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Naturalization

What Do I Need to Do to Apply for U.S. Citizenship?

After you have held a green card (lawful permanent resident status) for five years or more, you usually will qualify to apply for United States citizenship through the naturalization process. If you are married to a U.S. citizen, you might be eligible after only three years. You must also meet other criteria, including a requirement that you have resided continuously in the U.S. for five years – or three years if you are married to a U.S. citizen. You’ll also need to demonstrate good moral character and basic skill in the English language and U.S. history, as well as knowledge of how the U.S. government works. If you are successful, you will have most of the same rights that natural-born U.S. citizens enjoy. If you want to enjoy all the rights of U.S. citizenship, our immigration attorneys can help. If you think you’re eligible, start your naturalization process today.

How Do I Start the Process?

During your first appointment with one of our experienced naturalization attorneys, we’ll review your qualifications to make sure you are eligible to apply for naturalization. If you’re eligible, we’ll help you gather the information you need to fill out the USCIS’ N-400 form, which is your official application for citizenship. If you need other documents to support your application, we’ll create a list and help you gather everything you need. We’ll also provide some sample questions that will help you sail through your interview. Once you have everything you need, we’ll help you fill out the N-400 form and send it off to the USCIS. If you’d like to apply for U.S. citizenship, book an appointment with one of our immigration attorneys today.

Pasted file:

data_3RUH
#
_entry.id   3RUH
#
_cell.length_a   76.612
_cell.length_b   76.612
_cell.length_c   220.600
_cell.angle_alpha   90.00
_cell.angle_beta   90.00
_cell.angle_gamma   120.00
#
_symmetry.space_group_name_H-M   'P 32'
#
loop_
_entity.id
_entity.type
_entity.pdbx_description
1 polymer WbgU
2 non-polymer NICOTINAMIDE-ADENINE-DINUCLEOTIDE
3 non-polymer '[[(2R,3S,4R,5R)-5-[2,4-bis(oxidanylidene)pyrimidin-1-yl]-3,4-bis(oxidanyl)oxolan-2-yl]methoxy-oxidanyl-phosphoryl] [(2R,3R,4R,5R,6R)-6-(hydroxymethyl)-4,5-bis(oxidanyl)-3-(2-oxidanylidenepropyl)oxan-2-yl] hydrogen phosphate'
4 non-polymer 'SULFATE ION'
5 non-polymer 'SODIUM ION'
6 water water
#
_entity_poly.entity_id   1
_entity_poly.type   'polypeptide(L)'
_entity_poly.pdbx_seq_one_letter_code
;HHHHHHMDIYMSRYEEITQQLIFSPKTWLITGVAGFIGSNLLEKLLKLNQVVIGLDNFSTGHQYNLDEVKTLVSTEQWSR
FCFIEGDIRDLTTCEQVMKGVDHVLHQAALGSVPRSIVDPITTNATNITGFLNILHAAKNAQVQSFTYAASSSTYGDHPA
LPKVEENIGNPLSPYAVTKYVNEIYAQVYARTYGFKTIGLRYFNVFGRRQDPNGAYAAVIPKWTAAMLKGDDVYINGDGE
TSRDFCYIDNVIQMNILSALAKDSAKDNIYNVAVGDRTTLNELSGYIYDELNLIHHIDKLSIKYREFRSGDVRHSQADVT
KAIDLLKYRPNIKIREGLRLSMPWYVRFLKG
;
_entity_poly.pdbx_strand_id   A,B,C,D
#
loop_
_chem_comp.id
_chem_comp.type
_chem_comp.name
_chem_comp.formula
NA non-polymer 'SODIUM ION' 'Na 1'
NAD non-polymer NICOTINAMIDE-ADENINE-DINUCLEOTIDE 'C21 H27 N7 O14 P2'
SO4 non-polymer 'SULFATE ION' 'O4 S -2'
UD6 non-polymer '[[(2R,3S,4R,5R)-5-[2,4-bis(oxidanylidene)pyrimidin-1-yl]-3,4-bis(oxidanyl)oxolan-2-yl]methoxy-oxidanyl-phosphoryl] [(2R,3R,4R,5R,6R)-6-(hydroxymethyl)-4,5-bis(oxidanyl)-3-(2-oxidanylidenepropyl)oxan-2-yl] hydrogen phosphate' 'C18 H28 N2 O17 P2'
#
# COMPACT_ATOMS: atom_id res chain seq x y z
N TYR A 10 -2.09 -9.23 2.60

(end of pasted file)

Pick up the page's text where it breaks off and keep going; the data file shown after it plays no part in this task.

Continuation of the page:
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What Will Happen at My Interview?

You’ll need to bring your green card and state ID or driver’s license to the interview to confirm your identity. At the interview, a USCIS officer will review all the answers you provided on your N-400 form. As they go through the information, they will ask you to confirm whether the information is still true. If any of the information has changed, you’ll need to declare those changes and provide proof of those changes if needed. Then, the officer will ask you a series of questions, much like they did at your green card interview. The officer will ask you to read a sentence in English and write a sentence they dictate. Finally, you’ll take a 10-question test on U.S. civics and history. Answer six of them correctly, and you will pass the test. It might sound scary, but with the proper preparation, it should be fairly easy. Our attorneys can help you prepare for everything you’ll face during the interview, so you can relax and enjoy the process.